What I don't want is a situation where Israel becomes a partisan issue in the US.

But from an Israeli point of view it would be bad policy to not be as welcoming of Palin's friendship as of Obama's because of her opinions, so long as she doesn't try to impose her opinions on Israel.

Some people like to point out that evangelicals are for Israel because they see it as a step in the 2nd coming. Since I don't believe in the 2nd coming, I don't see it as a reason not to accept their support, so long as it is not perceived as Israeli support of their opinions on gays or anything like that.

Phoebe said...

Micha,

"so long as it is not perceived as Israeli support of their opinions on gays or anything like that."

This is where I think these sorts of allegiances run into trouble. More so for American Jews, if the issue is evangelical support, but also for Israelis. When representatives of illiberalism end up for whatever reason happening to support Israel, it's a tough order to separate out their support from the rest of their platforms. They'll probably want something in exchange, or at least in order to support them, Jews in or outside of Israel will feel that they have to provide something close to full support. I mean, if you're really convinced that Palin (to stick with that example) is a friend of Israel, and you want to cultivate (as opposed to simply not outright reject) that friendship, then you have to reject the Democrats.

Britta said...

Micha,
I think your viewpoints make sense and are natural--anyone is going to view a foreign politician primarily through the lens of how that person's foreign policy affects one's own nation, rather than that person's domestic politics. Also, it's not like there are tons of nations supporting Israel, so I can see where the appeal is to take support where you can get it.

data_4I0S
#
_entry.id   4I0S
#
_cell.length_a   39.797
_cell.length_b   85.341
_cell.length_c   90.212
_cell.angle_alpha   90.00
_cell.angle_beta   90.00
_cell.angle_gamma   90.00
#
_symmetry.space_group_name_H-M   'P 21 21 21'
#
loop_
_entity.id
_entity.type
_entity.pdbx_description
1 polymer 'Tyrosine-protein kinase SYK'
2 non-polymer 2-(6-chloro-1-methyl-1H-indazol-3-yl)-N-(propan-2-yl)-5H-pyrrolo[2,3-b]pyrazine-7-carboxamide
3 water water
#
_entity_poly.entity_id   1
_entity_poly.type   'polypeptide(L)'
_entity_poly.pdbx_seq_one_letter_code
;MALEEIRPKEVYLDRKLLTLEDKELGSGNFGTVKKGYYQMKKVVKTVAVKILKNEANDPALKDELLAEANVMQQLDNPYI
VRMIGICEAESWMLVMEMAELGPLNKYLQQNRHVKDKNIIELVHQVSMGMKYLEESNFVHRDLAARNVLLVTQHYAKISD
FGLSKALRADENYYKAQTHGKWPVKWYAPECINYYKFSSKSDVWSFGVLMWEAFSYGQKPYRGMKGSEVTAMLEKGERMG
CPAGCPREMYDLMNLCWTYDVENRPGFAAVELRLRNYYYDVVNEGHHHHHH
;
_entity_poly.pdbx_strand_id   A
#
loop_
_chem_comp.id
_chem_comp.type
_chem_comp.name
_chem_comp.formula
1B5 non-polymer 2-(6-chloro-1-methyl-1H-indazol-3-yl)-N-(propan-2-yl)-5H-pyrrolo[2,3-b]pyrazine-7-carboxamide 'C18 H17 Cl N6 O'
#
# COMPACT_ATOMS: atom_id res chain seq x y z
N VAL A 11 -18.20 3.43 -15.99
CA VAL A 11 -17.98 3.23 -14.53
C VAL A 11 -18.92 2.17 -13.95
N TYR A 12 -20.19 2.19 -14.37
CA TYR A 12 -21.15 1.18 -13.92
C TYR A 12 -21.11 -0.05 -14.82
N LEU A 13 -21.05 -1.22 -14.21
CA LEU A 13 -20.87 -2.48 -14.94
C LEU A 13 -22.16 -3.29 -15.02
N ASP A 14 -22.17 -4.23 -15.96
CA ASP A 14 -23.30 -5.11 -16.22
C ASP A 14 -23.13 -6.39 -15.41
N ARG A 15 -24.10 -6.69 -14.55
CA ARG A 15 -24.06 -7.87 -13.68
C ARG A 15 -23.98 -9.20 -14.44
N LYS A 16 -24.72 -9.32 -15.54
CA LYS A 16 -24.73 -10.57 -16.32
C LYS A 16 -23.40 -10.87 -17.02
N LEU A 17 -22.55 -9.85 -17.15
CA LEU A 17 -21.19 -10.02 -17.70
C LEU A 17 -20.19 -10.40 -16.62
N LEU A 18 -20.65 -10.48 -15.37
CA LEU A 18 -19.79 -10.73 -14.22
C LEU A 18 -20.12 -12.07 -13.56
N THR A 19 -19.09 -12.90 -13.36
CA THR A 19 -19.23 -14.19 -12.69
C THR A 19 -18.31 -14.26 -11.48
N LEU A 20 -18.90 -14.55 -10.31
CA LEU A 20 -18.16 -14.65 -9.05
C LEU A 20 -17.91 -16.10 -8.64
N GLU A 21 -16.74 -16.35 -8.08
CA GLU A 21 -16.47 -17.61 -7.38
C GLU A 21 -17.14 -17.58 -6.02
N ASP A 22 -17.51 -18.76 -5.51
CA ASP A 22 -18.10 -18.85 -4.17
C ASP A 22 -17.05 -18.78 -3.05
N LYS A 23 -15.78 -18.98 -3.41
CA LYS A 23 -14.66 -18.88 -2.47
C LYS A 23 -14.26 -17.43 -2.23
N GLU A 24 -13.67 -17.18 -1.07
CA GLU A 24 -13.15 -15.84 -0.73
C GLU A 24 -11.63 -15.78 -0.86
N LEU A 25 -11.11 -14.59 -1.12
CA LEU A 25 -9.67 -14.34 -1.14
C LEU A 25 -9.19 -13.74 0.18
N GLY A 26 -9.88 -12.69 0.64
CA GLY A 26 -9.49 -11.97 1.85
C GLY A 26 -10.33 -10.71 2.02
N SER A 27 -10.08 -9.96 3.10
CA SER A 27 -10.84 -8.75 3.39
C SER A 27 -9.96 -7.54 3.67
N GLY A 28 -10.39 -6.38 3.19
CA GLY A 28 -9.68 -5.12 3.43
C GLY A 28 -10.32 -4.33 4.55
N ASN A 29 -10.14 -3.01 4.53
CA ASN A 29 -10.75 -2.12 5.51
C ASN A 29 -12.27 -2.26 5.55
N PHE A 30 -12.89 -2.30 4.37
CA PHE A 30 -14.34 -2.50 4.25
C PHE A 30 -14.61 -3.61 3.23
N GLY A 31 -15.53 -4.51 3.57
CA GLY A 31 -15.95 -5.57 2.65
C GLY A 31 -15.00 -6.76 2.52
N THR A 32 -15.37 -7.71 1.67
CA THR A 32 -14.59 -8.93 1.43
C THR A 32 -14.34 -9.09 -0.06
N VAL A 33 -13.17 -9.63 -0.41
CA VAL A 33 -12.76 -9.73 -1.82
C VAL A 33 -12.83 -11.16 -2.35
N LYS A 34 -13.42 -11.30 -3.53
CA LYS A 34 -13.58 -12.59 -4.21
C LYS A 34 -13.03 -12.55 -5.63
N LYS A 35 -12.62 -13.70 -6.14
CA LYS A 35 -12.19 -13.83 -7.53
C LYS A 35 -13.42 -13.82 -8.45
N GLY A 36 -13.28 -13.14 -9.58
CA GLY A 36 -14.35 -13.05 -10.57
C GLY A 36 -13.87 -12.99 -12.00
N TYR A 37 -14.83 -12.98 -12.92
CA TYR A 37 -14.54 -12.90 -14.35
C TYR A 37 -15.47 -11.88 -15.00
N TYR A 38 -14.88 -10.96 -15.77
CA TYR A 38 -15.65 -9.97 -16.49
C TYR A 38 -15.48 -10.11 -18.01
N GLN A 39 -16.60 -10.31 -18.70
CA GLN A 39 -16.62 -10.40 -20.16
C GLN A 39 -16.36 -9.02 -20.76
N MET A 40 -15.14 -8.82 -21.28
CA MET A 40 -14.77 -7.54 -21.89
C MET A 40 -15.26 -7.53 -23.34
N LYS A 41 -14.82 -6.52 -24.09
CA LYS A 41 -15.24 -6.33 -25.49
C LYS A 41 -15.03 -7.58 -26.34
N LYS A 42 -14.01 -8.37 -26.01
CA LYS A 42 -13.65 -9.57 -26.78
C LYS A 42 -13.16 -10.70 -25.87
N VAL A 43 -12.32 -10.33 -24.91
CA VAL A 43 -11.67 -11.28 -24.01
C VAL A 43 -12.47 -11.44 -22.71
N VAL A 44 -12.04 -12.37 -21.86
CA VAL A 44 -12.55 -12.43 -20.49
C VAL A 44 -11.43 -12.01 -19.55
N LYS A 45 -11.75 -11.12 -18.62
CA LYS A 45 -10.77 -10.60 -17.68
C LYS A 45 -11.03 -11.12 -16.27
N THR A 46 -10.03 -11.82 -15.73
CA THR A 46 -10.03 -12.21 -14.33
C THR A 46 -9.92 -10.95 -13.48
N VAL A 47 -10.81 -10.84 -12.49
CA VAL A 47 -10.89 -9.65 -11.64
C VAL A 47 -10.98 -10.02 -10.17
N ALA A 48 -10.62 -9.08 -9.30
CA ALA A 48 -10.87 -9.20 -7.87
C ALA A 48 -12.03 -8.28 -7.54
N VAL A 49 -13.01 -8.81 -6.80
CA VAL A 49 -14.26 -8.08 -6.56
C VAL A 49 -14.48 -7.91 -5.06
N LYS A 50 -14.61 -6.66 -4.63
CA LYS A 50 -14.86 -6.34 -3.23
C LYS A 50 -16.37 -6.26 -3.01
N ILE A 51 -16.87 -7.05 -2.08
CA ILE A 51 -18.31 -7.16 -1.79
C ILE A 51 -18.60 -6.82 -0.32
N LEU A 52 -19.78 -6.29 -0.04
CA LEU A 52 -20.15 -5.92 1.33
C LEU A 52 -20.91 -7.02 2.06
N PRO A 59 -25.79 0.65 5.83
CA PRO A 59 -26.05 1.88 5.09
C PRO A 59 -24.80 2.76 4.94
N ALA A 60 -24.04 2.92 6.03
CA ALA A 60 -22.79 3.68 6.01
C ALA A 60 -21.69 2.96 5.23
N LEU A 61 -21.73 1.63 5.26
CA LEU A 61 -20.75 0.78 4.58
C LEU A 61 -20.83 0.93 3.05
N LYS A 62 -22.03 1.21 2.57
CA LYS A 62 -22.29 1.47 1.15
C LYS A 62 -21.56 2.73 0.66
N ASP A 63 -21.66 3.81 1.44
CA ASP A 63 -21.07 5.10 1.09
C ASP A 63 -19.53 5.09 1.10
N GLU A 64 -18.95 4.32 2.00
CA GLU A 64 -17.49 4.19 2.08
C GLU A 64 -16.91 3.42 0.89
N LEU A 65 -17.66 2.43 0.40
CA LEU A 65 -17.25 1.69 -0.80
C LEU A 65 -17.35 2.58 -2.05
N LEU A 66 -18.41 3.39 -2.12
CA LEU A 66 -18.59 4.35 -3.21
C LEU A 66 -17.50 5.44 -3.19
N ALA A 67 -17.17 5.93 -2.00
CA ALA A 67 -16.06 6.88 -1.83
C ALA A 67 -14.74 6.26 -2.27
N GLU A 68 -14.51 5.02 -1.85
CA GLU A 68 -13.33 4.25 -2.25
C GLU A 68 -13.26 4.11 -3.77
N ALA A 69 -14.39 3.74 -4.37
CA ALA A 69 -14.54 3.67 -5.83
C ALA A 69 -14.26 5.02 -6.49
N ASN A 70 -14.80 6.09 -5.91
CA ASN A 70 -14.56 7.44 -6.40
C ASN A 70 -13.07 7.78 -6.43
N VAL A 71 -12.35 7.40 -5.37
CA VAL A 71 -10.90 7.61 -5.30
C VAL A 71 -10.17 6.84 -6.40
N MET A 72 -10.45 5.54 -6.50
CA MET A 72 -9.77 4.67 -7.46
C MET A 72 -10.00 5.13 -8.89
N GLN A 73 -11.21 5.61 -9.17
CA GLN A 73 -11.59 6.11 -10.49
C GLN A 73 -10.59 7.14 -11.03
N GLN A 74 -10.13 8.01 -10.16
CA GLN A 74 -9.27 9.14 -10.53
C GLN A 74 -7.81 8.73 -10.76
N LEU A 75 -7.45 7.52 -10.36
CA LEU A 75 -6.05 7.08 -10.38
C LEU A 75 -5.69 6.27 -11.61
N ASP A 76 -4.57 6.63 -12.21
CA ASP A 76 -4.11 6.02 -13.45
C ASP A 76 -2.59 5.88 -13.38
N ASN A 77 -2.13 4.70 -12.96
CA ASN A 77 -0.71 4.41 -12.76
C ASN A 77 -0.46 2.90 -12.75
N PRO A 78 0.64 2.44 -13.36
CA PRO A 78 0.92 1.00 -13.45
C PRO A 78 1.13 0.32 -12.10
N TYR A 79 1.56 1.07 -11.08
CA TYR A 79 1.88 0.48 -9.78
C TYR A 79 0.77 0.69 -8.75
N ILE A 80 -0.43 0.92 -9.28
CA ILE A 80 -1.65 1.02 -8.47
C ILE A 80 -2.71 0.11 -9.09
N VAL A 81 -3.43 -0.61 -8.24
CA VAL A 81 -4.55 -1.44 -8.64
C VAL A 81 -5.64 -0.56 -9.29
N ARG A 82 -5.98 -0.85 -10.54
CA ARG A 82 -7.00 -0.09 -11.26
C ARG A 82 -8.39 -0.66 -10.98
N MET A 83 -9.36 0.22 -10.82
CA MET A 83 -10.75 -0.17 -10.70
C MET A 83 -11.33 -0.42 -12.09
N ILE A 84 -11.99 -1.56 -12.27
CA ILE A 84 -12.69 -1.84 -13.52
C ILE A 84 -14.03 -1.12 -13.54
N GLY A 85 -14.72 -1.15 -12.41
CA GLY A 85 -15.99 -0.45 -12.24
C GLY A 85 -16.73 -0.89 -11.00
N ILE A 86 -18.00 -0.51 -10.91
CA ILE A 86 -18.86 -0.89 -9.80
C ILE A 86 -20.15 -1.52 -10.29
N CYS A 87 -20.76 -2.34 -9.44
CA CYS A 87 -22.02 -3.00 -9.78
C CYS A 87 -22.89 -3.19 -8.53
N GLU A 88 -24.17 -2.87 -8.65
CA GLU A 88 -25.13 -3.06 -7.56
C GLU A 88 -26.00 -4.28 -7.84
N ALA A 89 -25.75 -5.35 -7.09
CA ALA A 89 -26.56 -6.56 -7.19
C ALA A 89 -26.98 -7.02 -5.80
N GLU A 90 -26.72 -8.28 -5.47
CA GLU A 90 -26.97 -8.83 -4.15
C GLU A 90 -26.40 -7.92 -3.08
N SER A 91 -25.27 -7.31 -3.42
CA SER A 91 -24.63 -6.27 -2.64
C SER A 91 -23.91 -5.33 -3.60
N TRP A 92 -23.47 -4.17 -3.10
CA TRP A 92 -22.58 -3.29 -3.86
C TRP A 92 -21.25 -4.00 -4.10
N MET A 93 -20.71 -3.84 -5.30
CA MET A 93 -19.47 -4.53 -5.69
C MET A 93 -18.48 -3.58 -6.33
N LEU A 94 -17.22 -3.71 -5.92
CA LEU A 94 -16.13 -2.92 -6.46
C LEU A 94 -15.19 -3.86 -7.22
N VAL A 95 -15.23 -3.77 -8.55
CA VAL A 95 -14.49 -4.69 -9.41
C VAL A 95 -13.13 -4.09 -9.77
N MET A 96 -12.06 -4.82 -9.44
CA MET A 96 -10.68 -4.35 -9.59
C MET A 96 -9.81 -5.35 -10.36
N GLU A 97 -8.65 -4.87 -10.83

However, not that you were advocating this, there comes a point when someone's general repugnance outstrips any benefit their support for you might provide. To take this guy as an extreme example, he has no problems with Jews as long as they're extremist nutbags who share a desire to exterminate Muslims and no desire *not* to live in Israel. He has a problem with most European and American Jews, because they tend to be "Multicultural Marxists," aka, vote Democratic or center-left. Moreover, he also has problems with Jews who want to live outside Israel as Jews (those who are willing to convert to Christianity and totally assimilate can be tolerated in small numbers). If support for Israel is predicated on the belief that Jews should be allowed to live nowhere else, should his support still be welcomed by Israel? If his support is predicated on you accepting the dominance of the Israeli right wing or a radical pro-Jewish dictatorship, is that support worth it?